By Richard Cohen
I am obligated as a journalist to use the word "alleged" when writing about Jose Padilla, the former Chicago gangbanger the government says turned terrorist. He allegedly received terrorist training in Afghanistan. He returned to the United States as an alleged al Qaeda operative. He allegedly planned to detonate a dirty bomb and also allegedly hoped to use natural gas to bring down some apartment buildings in New York or another city. There, I have done my journalistic duty.
The government, on the other hand, is not similarly constrained. Although it has locked up Padilla for two years, although for a long time he was held in isolation and not allowed to see a lawyer or anyone else, he has never been charged with a crime or found guilty in a court of law. The worst I can do is libel the man. The government, though, has cast him into the contemporary version of a dungeon.
This is not to say that Padilla is innocent. The government not only maintains he is a dangerous terrorist but now says he has confessed to much of the above -- and, if it matters any, I believe the feds. But while I accept the government's case, I cannot accept the insistence that it can, when it so chooses, keep a U.S. citizen -- and Padilla is one -- detained for as long as it sees fit. If the man committed a crime, then try him. It's the American way.
The Bush administration takes the position that it can hold Padilla, and others it designates as enemy combatants, for as long as it wants, where it wants and, within reason, how it wants. Torture and summary execution are out of the question, the government conceded in April when it argued its case before the Supreme Court -- but not what could amount to life in prison without trial. In fact, until March, Padilla was not even able to see a lawyer.
A lawyer, it turns out, is precisely what the government wanted to avoid. In a news conference this week, James B. Comey Jr., Attorney General John Ashcroft's deputy, outlined a bit more of the case against Padilla and explained why he had been held in isolation and denied counsel for so long. "He would very likely have followed his lawyer's advice and said nothing, which would have been his constitutional right. He would likely have ended up a free man, with our only hope being to try to follow him 24 hours a day, seven days a week and hope -- pray, really -- that we didn't lose him."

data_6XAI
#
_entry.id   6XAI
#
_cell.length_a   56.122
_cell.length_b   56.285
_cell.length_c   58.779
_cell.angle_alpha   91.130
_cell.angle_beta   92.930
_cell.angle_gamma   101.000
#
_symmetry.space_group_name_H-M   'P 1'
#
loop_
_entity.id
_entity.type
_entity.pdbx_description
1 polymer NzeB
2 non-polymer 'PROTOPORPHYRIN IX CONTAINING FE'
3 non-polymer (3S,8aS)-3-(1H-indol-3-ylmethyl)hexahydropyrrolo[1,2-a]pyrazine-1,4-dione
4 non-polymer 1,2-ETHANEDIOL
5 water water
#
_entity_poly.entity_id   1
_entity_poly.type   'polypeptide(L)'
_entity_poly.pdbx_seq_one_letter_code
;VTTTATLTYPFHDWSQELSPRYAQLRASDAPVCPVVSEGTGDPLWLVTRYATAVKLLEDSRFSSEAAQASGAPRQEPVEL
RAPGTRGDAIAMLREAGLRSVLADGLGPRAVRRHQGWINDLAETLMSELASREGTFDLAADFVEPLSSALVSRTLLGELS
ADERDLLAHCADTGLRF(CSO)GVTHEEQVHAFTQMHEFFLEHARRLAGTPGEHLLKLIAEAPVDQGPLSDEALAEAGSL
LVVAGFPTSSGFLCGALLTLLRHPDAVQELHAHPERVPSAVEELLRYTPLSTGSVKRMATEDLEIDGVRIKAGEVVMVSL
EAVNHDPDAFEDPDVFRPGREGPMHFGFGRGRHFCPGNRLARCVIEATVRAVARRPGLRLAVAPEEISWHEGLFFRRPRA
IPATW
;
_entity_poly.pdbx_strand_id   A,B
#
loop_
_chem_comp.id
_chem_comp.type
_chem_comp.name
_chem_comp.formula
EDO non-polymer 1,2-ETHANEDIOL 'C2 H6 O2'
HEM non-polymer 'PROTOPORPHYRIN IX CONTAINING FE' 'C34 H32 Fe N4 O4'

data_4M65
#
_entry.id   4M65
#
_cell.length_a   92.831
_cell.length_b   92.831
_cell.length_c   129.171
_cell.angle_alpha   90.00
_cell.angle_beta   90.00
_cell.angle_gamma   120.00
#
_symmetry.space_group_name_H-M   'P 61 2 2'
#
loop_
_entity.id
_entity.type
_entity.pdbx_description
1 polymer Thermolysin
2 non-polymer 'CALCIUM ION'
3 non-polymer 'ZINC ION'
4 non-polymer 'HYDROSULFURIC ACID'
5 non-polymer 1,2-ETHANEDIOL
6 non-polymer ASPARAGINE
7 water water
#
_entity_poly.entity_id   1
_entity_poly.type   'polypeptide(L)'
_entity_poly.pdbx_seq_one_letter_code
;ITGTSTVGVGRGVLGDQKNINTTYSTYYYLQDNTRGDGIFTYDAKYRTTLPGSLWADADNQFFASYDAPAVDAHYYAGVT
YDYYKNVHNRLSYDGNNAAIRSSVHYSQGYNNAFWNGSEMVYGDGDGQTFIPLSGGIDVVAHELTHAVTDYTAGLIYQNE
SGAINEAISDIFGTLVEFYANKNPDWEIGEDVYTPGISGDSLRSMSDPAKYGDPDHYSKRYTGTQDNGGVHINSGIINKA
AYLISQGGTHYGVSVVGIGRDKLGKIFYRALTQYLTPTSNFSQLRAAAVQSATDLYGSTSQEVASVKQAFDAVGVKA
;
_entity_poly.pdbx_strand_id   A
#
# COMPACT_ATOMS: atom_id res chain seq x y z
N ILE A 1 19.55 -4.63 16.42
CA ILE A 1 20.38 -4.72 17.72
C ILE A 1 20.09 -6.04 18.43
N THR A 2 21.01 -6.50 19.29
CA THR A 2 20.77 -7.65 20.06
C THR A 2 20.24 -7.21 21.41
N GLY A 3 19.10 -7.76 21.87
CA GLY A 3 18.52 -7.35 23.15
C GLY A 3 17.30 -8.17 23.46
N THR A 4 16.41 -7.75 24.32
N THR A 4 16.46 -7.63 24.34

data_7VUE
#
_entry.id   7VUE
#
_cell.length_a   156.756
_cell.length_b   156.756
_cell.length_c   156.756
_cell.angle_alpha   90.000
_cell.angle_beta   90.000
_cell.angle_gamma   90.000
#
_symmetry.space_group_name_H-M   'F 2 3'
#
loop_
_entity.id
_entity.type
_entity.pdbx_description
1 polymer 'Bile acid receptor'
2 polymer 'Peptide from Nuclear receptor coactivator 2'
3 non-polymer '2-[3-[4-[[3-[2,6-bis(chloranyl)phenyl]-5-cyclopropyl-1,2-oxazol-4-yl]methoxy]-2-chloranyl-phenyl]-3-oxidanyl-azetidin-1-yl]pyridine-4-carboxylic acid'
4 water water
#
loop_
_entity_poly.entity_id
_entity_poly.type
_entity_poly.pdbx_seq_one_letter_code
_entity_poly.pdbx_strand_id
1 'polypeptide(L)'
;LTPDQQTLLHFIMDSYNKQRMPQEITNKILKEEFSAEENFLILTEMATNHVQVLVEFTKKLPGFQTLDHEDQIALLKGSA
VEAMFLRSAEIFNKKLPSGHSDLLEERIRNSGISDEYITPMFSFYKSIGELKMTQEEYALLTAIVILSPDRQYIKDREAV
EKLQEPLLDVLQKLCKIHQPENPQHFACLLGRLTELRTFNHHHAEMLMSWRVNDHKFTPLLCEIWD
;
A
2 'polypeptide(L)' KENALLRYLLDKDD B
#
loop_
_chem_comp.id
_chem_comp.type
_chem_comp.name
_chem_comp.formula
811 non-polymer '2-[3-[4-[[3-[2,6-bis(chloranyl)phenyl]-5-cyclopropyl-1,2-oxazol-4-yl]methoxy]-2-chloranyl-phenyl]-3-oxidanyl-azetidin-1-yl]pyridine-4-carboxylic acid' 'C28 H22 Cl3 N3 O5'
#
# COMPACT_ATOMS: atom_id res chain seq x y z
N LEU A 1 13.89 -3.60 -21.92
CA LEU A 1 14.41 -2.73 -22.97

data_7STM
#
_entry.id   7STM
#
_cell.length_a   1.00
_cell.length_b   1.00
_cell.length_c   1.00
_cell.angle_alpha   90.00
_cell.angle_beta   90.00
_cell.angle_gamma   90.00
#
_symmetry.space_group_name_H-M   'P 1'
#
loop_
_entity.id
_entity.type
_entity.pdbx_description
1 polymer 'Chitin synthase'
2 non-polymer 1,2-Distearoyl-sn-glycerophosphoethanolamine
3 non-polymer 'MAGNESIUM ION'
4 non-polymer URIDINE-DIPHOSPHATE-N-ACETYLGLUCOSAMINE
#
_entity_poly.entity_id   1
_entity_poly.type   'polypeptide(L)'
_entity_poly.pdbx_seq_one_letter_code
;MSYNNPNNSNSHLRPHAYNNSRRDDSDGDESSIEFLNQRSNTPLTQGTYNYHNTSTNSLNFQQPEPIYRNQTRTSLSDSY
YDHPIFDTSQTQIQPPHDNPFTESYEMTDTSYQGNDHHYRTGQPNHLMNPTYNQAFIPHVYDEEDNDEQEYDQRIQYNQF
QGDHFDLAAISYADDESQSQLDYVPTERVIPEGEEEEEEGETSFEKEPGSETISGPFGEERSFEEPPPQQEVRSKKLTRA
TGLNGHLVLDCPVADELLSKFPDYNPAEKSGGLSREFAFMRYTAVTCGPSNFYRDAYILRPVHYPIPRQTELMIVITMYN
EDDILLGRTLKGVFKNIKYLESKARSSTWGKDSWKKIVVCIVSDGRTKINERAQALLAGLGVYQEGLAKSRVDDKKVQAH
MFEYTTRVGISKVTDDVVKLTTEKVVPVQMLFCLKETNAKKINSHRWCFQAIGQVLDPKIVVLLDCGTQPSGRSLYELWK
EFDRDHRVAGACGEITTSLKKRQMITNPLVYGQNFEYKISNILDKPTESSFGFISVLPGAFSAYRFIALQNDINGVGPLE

This is an astounding statement. First, the conjecture that Padilla would have been freed suggests that the government's case is something short of open-and-shut. Second, as we all know from watching "Law and Order," the invariable entry of a lawyer into the interrogation room always complicates the case, often ending the questioning right there and then. Yet, somehow, prosecutors make their case and the bad guys go to jail. Third, this mention of a "constitutional right" as something akin to a pesky regulation that should be nimbly sidestepped is downright troubling. The Constitution is our basic law. It both establishes the federal government and limits its authority. As the song says about love and marriage, you can't have one without the other.
To repeat, I have no evidence to dispute what the feds say about Padilla. But this is the same government that missed repeated warnings that something like the horrors of Sept. 11 was on the way, that was damned sure Iraq was loaded with weapons of mass destruction, that recently detained a Portland, Ore., lawyer on terrorism-related charges because it got the fingerprints wrong, that yelled espionage and treason about a military chaplain later charged with nothing more than having an extramarital affair, that . . . well, you get the picture. There's a reason so many men have walked off death row. Government is not infallible and this government, in particular, is hardly an exception.
I was nearby when the twin towers went down. Hardly a day goes by that I do not think about it. I fear terrorists -- in that they have succeeded. But I also fear a government that takes it upon itself to deprive a citizen -- any citizen -- of his basic rights. That holds for Timothy McVeigh (also a terrorist, no?) or a common street criminal and even an alleged al Qaeda associate like Jose Padilla. It's not just his rights that have been suspended. It's our own.